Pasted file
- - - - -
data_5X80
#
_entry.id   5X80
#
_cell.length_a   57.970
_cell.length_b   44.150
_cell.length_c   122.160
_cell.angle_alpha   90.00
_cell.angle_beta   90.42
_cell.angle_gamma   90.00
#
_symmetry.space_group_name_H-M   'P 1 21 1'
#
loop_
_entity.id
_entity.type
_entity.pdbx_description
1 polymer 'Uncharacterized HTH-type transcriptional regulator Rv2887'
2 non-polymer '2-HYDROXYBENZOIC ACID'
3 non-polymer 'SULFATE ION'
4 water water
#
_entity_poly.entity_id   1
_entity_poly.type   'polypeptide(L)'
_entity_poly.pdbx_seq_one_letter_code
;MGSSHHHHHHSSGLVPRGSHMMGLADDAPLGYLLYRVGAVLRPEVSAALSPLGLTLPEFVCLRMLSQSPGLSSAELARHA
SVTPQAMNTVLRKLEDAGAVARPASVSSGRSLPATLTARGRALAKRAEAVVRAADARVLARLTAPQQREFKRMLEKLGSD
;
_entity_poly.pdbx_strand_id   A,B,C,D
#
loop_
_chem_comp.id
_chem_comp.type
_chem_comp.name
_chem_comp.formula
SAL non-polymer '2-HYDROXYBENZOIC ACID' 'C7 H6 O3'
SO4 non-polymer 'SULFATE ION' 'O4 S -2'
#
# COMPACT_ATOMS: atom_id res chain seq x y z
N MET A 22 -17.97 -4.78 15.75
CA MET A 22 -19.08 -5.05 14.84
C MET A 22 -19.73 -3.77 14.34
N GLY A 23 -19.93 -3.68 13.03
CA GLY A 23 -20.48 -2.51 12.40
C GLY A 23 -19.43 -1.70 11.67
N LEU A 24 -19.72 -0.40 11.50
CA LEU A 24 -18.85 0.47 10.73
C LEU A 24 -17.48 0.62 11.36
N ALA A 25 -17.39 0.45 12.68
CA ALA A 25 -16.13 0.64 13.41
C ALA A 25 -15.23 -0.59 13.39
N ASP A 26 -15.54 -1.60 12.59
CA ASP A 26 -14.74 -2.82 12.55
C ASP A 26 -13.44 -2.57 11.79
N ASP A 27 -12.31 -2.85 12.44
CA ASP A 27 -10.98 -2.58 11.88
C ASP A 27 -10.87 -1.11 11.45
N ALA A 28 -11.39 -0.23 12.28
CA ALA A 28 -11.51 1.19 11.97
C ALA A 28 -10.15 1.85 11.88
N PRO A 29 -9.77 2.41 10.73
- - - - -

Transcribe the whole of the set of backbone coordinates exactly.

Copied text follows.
data_5X80
#
_entry.id   5X80
#
_cell.length_a   57.970
_cell.length_b   44.150
_cell.length_c   122.160
_cell.angle_alpha   90.00
_cell.angle_beta   90.42
_cell.angle_gamma   90.00
#
_symmetry.space_group_name_H-M   'P 1 21 1'
#
loop_
_entity.id
_entity.type
_entity.pdbx_description
1 polymer 'Uncharacterized HTH-type transcriptional regulator Rv2887'
2 non-polymer '2-HYDROXYBENZOIC ACID'
3 non-polymer 'SULFATE ION'
4 water water
#
_entity_poly.entity_id   1
_entity_poly.type   'polypeptide(L)'
_entity_poly.pdbx_seq_one_letter_code
;MGSSHHHHHHSSGLVPRGSHMMGLADDAPLGYLLYRVGAVLRPEVSAALSPLGLTLPEFVCLRMLSQSPGLSSAELARHA
SVTPQAMNTVLRKLEDAGAVARPASVSSGRSLPATLTARGRALAKRAEAVVRAADARVLARLTAPQQREFKRMLEKLGSD
;
_entity_poly.pdbx_strand_id   A,B,C,D
#
loop_
_chem_comp.id
_chem_comp.type
_chem_comp.name
_chem_comp.formula
SAL non-polymer '2-HYDROXYBENZOIC ACID' 'C7 H6 O3'
SO4 non-polymer 'SULFATE ION' 'O4 S -2'
#
# COMPACT_ATOMS: atom_id res chain seq x y z
N MET A 22 -17.97 -4.78 15.75
CA MET A 22 -19.08 -5.05 14.84
C MET A 22 -19.73 -3.77 14.34
N GLY A 23 -19.93 -3.68 13.03
CA GLY A 23 -20.48 -2.51 12.40
C GLY A 23 -19.43 -1.70 11.67
N LEU A 24 -19.72 -0.40 11.50
CA LEU A 24 -18.85 0.47 10.73
C LEU A 24 -17.48 0.62 11.36
N ALA A 25 -17.39 0.45 12.68
CA ALA A 25 -16.13 0.64 13.41
C ALA A 25 -15.23 -0.59 13.39
N ASP A 26 -15.54 -1.60 12.59
CA ASP A 26 -14.74 -2.82 12.55
C ASP A 26 -13.44 -2.57 11.79
N ASP A 27 -12.31 -2.85 12.44
CA ASP A 27 -10.98 -2.58 11.88
C ASP A 27 -10.87 -1.11 11.45
N ALA A 28 -11.39 -0.23 12.28
CA ALA A 28 -11.51 1.19 11.97
C ALA A 28 -10.15 1.85 11.88
N PRO A 29 -9.77 2.41 10.73